According to an article yesterday by the Wall Street Journal, citing unnamed sources, FCC Chairman Julius Genachowski is finally ready to offer his suggestion that Verizon’s $3.9 billion spectrum deal be approved. The deal will, however, be coming with some additional expected stipulations. Verizon must offer competitive prices for data roaming to other carriers, and must use it in a timely fashion. In other words, no monopolization of markets, and no hogging the ball.
If you’ve been out of the loop, here is what has been going on. Verizon wants to buy $3.9 billion USD of AWS spectrum from a combination of major cable networks. Verizon claims that this will be used soon in its LTE rollout, and is happy to do a spectrum swap to that end with T-Mobile USA.
Most of the companies not involved with the deal are at best annoyed, but some are downright hostile. MetroPCS claims that Verizon will do nothing but stockpile the spectrum for future use. Sprint has expressed serious concerns that Verizon’s incumbent cross-marketing deals with cable companies will make things unfairly difficult for other providers—particularly in the areas of backhaul and WiFi services.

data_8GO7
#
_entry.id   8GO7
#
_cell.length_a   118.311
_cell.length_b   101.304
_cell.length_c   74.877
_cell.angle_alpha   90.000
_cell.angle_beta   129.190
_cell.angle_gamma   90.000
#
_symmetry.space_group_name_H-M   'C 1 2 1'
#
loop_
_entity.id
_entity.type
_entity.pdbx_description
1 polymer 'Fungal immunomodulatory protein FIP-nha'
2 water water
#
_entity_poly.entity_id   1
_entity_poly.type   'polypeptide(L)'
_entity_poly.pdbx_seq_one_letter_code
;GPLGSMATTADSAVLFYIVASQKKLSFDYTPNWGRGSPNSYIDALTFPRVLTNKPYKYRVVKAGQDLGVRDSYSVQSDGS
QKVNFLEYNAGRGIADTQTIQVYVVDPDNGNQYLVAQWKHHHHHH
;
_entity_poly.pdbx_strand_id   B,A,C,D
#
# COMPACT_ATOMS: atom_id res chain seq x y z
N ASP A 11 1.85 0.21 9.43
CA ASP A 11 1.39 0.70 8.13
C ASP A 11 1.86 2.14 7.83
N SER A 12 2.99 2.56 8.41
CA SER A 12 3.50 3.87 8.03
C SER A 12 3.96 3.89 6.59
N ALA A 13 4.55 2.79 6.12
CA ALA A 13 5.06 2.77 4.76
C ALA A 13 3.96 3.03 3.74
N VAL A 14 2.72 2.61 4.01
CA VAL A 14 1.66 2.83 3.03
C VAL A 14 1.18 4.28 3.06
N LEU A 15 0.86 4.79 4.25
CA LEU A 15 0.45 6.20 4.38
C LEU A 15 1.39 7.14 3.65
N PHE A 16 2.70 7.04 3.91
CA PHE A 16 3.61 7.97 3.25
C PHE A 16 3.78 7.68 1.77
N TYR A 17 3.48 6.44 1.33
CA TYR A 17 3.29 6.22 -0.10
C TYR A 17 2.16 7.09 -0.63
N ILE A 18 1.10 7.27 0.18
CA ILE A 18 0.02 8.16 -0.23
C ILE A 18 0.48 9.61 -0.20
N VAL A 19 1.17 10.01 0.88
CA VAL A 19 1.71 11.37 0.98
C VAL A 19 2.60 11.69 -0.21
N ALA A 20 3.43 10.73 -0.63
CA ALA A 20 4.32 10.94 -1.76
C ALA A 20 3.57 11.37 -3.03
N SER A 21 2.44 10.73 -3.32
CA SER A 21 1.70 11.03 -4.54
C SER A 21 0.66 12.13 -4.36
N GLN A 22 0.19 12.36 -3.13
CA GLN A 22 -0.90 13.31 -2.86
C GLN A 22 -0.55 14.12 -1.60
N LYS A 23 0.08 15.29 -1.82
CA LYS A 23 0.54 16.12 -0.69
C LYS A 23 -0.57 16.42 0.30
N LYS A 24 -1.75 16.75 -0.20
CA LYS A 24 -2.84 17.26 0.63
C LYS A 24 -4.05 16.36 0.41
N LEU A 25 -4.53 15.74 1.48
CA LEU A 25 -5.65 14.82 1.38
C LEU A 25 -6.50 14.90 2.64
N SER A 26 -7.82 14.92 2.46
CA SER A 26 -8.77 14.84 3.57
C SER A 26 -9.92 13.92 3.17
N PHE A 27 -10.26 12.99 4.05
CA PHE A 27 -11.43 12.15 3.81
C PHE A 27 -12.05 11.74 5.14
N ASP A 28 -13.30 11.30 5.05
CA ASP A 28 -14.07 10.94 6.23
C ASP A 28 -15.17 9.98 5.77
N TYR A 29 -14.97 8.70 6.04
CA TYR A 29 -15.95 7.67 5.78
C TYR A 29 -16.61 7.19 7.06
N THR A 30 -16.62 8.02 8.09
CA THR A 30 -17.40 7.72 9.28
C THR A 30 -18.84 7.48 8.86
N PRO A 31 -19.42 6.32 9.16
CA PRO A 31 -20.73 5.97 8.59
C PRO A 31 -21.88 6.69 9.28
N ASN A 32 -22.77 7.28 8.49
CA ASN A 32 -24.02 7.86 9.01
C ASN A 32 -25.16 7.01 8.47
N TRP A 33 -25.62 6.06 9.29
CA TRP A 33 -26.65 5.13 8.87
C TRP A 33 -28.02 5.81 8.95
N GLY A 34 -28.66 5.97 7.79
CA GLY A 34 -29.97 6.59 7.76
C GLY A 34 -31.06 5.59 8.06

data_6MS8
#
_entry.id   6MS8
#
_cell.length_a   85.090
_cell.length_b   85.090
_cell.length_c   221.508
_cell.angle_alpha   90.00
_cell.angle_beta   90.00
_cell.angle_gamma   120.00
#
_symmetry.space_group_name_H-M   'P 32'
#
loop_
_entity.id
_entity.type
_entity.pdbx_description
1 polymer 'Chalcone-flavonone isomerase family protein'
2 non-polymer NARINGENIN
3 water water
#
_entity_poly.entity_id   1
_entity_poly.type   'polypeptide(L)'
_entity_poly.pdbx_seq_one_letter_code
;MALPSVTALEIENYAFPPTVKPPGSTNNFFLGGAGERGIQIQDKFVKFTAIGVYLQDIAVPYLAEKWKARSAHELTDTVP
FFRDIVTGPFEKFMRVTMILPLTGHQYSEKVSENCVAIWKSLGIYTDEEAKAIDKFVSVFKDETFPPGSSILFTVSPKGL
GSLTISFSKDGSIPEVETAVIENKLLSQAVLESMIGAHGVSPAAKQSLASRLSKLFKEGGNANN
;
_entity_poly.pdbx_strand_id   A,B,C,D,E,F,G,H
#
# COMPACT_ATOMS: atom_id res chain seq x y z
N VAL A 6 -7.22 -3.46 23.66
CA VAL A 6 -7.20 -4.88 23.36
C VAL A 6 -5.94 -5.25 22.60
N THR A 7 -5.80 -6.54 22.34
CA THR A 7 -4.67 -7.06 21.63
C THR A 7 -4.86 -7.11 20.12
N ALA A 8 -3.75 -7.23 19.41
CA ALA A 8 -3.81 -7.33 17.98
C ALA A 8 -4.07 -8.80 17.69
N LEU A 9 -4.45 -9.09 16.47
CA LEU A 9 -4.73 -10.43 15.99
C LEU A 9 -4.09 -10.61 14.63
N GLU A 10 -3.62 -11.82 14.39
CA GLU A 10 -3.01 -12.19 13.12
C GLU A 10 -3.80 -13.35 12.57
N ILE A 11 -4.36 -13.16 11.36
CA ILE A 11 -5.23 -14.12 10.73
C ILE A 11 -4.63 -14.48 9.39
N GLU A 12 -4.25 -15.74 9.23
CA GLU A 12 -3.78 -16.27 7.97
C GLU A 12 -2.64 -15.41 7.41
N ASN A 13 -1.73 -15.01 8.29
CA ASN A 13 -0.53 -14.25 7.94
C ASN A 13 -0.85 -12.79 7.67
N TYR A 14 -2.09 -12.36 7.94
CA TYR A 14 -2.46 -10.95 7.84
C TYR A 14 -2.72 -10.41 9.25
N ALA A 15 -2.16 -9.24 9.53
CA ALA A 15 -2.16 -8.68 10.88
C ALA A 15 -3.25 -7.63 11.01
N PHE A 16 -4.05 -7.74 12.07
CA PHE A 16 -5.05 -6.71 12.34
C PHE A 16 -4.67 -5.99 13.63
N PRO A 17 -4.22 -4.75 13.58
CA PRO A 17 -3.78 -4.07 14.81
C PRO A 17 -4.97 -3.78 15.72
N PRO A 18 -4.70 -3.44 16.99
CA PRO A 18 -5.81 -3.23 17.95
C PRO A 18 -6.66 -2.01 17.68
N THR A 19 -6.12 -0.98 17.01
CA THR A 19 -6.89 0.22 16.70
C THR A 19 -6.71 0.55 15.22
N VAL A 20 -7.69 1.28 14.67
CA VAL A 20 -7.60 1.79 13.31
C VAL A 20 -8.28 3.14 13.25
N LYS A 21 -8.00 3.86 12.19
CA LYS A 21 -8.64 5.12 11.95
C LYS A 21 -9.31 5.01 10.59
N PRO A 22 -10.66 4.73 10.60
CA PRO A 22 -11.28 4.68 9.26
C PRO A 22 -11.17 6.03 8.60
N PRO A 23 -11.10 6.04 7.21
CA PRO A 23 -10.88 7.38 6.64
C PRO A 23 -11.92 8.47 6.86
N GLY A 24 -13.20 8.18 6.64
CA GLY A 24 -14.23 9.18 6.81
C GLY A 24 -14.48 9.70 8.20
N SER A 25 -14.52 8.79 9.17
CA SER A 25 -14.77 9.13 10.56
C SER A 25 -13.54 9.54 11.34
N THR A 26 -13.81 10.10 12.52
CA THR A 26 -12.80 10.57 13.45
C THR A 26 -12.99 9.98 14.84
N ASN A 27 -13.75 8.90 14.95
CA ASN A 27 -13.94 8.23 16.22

Verizon currently has a slight lead on AT&T in terms of subscribers, AT&T in turn has a massive lead over Sprint and T-Mobile—the third and fourth spot holders. While it appears the caveats to this deal through the new stipulations will address the concerns of both Metro PCS and Sprint, I’m sure many people will still find the offer a little too sweet in Verizon’s favor.
Should smaller carriers be given preferential treatment in the name of competition? Feel free to speak your thoughts in the comments section below.